Immigration Policy is Forcing Us To Ask, What Are People For?

Executive Director’s Corner

Dear All:

This is our first newsletter of the new year, so, I wish you all a very happy and prosperous one!

For those concerned about unbridled immigration and its impact on population growth, and our ability to care for our most vulnerable and the labor market, the year is off to a bad start.

In 2021, in the face of no real enforcement on the part of the Biden administration, roughly one million migrants (placed into removal proceedings under Title 8 of the Immigration & Naturalization Act) surged the border, and many have remained. The fledgling reforms made to the H-1B visa employment visa program that would have prevented the displacement of American workers, were either blocked or postponed. Additionally, when engaged in litigation, government agencies like the Department of Homeland Security (DHS) tended to fold like a cheap suitcase when facing open border interests.

Despite all this, there’s still a cacophony of voices led by the mainstream media that bemoan fewer workers are showing up at our border eager to work the “jobs Americans won’t do.” Case in point is Correspondent Chuck Todd’s remarks on last Sunday’s Meet the Press:

“And a look into one factor that could be contributing to the worker shortages we’ve been seeing as we enter 2022. We’ve talked about how everything from fears of infection, to childcare needs, to worker burnout have led to what’s simply known now as the Great Resignation. There’s another factor we might be overlooking and that’s this: fewer immigrants coming into the country looking for work and filling some of these jobs. Look at this, over the last six years, net international migration into the United States, we were at a million in 2016. And as you know, immigration got heavily politicized, right, over this six-year period. And look what it’s dribbled down to, 247,000 through mid-year 2021.”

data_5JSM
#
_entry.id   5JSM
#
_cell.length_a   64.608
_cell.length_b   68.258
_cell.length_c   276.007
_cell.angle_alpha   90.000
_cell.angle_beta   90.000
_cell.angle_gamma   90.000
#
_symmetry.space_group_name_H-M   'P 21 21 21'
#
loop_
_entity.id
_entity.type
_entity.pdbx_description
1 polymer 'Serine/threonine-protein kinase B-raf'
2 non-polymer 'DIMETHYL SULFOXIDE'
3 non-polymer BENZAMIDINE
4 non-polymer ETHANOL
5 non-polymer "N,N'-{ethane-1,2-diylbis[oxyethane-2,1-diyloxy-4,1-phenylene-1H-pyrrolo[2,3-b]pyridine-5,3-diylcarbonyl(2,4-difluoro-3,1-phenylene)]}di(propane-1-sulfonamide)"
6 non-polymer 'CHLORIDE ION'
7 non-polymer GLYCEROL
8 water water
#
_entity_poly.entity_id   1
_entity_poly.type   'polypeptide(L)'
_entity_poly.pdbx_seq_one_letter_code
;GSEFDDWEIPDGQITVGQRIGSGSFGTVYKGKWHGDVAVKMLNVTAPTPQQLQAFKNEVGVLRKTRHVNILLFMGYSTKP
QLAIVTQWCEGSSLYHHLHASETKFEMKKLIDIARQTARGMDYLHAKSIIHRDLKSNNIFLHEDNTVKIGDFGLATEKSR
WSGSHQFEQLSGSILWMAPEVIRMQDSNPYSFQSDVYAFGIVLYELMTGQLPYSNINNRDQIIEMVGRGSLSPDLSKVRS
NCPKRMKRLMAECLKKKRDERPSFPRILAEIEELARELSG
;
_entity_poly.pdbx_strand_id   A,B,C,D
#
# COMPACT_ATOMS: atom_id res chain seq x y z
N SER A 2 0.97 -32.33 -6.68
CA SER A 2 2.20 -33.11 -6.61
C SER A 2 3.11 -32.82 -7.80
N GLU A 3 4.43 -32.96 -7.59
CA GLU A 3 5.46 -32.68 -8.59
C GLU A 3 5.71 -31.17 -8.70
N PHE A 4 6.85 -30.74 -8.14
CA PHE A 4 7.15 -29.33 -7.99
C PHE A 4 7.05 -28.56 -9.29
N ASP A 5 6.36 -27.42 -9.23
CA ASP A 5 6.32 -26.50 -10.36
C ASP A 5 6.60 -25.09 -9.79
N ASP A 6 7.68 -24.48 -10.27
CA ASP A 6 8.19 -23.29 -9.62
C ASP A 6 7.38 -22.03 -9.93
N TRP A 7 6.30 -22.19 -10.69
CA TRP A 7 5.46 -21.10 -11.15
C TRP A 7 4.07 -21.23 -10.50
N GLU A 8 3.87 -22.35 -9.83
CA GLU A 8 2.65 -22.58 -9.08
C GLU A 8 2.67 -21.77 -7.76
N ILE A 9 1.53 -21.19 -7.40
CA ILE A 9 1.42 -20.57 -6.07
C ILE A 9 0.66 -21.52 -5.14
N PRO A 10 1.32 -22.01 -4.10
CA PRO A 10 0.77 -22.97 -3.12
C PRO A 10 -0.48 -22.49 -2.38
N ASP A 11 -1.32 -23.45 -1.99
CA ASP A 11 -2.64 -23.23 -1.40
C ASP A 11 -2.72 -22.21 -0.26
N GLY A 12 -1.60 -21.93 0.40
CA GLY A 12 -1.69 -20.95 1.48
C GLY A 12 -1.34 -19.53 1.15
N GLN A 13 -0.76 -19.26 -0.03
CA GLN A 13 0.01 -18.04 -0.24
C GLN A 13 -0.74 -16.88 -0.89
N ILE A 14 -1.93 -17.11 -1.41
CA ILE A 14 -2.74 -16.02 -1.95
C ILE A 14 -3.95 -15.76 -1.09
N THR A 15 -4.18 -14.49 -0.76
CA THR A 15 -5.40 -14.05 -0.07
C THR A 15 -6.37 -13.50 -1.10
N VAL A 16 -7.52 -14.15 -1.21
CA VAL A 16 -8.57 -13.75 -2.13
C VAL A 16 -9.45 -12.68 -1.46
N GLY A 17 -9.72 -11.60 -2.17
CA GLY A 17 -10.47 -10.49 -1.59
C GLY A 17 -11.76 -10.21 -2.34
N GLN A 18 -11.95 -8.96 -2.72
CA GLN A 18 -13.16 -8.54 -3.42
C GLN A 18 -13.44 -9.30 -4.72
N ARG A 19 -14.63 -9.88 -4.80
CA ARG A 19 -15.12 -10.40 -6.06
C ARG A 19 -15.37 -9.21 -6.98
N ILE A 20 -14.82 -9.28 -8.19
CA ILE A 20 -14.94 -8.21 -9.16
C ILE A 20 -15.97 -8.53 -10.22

Well, knock me over with a feather! Really, Chuck? With the exception of Kelly Osborne bemoaning the lack of candidates to clean her toilet, there’s nothing to indicate that jobs going unfilled is attributable to a downturn in legal immigration. Quite the opposite is true.

During the Trump administration, when net immigration began to decline, the U.S. enjoyed not only low unemployment but a greater labor force participation rate and increasing wages. It’s true that net migration “dribbled down to 247,000 through mid-year 2021.” But Todd fails to mention that the surge to the border brought us approximately one million migrants in 2021.

Moreover, as the graph demonstrates, the issuance of employment visas at this time has more than made up for any loss of workers the drawdown in legal immigration may have caused. Truth be told, the majority of the pre-COVID drop in immigration was in Immigrant Visas, not Work Visas. In fact, the number of work visas grew sharply from 2010 to 2016 and didn’t sink back to its 2010 level until 2021, well into COVID.

Chuck Todd is all wet when he attempts to paint lower levels of net immigration as the reason jobs are not being filled. So, what’s the real culprit?

First, I want to revisit the notion of The Great Resignation Todd mentioned. The Great Resignation is an idea proposed by Professor Anthony Klotz of Texas A&M University which predicts many people leaving their jobs after the COVID-19 pandemic ends, and life returns to “normal.”

The idea posits that workers plagued by burn out and uncertainty will simply quit their jobs at a higher level than pre-Covid times. The evidence seems to indicate this is happening, but the 3% rate at which workers are quitting their jobs is just 1% above what could be considered the norm.